Lollipop's shining stick found to contain carcinogens

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Vietnam's Ministry of Health has banned the sale of a new lollipop with luminescent sticks being sold around schools in the north after the stick was found to contain a chemical that can cause cancer.

On Friday, the Food Safety and Hygiene Department under the Ministry of Health asked all cities and provinces to revoke all the candy without having to conduct any test. The origin of the candy is still unknown as the label which is in English doesn't name the producer.

Le Thi Hong Hao, deputy head of the National Institute of Food Safety, said the stick of the candy contains the pollutant Polyaromatic hydrocarbons (PAH) and the solvent Phtalate that combine to produce light when the children break the stick and shake it a little bit, she was quoted by local newswire Vnexpress as saying Friday.

Some PAH compounds have been identified as carcinogenic, mutagenic, and teratogenic.

Hao said PAH is highly toxic and in Vietnam, is only allowed to be used for industrial purposes, like making paint.

"We shouldn't use or buy this candy for children. We should be careful not to use foods that look strange or have strange colors, as well as food that don't have clear indications of origin and Vietnamese instructions on the label," she was quoted by VOVNews as saying Saturday.

"Any chemical, organic or inorganic, is harmful when put into the body," she added.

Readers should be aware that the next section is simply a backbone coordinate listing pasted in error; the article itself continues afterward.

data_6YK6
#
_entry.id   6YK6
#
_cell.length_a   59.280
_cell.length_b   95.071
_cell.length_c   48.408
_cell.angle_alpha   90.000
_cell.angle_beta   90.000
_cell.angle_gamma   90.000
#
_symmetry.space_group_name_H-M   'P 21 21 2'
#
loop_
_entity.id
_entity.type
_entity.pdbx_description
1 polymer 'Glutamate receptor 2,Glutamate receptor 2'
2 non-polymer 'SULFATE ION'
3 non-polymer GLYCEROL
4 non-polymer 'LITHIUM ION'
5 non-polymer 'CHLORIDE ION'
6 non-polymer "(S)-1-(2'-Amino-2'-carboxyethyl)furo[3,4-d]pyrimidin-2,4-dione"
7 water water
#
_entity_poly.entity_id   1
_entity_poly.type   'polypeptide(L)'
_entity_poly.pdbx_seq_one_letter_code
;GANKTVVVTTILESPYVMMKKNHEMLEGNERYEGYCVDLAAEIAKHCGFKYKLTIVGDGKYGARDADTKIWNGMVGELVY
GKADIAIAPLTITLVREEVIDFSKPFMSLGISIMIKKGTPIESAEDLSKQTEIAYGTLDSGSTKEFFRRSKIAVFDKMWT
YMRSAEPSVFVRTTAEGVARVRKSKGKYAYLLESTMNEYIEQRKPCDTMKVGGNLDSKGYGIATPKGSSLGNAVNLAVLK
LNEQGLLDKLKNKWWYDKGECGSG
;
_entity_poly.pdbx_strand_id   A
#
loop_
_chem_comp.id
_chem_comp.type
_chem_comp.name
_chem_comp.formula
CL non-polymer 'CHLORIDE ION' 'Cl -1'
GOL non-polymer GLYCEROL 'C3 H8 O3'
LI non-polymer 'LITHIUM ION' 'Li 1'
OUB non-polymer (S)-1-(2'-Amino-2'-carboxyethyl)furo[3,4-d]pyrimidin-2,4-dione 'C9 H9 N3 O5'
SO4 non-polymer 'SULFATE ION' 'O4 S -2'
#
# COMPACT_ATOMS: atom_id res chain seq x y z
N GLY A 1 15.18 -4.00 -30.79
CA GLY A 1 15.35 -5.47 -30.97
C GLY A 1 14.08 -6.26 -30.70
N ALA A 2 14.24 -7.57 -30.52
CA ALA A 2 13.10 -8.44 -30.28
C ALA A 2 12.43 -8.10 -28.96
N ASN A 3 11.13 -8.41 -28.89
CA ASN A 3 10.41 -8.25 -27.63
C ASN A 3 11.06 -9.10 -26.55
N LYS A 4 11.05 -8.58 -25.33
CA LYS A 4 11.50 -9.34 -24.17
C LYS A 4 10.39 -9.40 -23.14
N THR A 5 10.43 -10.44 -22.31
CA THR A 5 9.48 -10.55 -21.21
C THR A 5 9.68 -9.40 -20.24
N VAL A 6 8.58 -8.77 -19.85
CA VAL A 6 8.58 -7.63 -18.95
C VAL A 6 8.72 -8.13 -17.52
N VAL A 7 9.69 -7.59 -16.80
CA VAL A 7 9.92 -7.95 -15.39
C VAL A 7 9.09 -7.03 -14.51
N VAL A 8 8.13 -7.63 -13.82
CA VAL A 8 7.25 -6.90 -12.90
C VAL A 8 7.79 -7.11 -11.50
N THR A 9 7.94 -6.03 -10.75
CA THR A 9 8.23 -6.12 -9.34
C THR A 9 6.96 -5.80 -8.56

Health authorities are cooperating with education counterparts to manage vendors around primary schools and junior highs, where the lollipop has been sold to students at less than VND1,500 (less than 8 cents) apiece or VND26,000 for twenty sticks.

Phuong, a fourth grader at Di Trach Primary School in Hanoi, said everyone in her class likes the candy as they can "both eat it and play with it.

"We'd rush to buy the candy at any break time. There are many colors: yellow, pink and green, beautiful!"

Her mother, Thoa, told Vnexpress the candy "might be another poison from China."

Nhu Lan, a fifth grader at Cau Dien Primary School, said she used to eat the candy but her mother has forbidden her from eating it further as calling it "rubbish".

Nguyen Cong Khan, head of the Food Safety and Hygiene Department, said "this candy of dubious origin is in the group that can cause cancer."

Dr. Nguyen Hong Quyen from the Institute of Materials Science said the chance that children consumed the toxic chemical "is very low" because the producer must have made vacuumed the stick before pouring the chemical in, and then covering it carefully.

But it's risky if some curious children smash the stick to find out what the substance inside is, she said.

"In principle, any luminescence is not good for health."

Khan said luminescent toys are banned in many countries.

In related news, the Hong Kong-based International Food Packaging Association has found carcinogenic powder in the soft boxes given to take-away customers at restaurants. The boxes are widely used in Vietnam, especially at cheap restaurants.

Hao from the National Institute of Food Safety said they will check to identify the substance.

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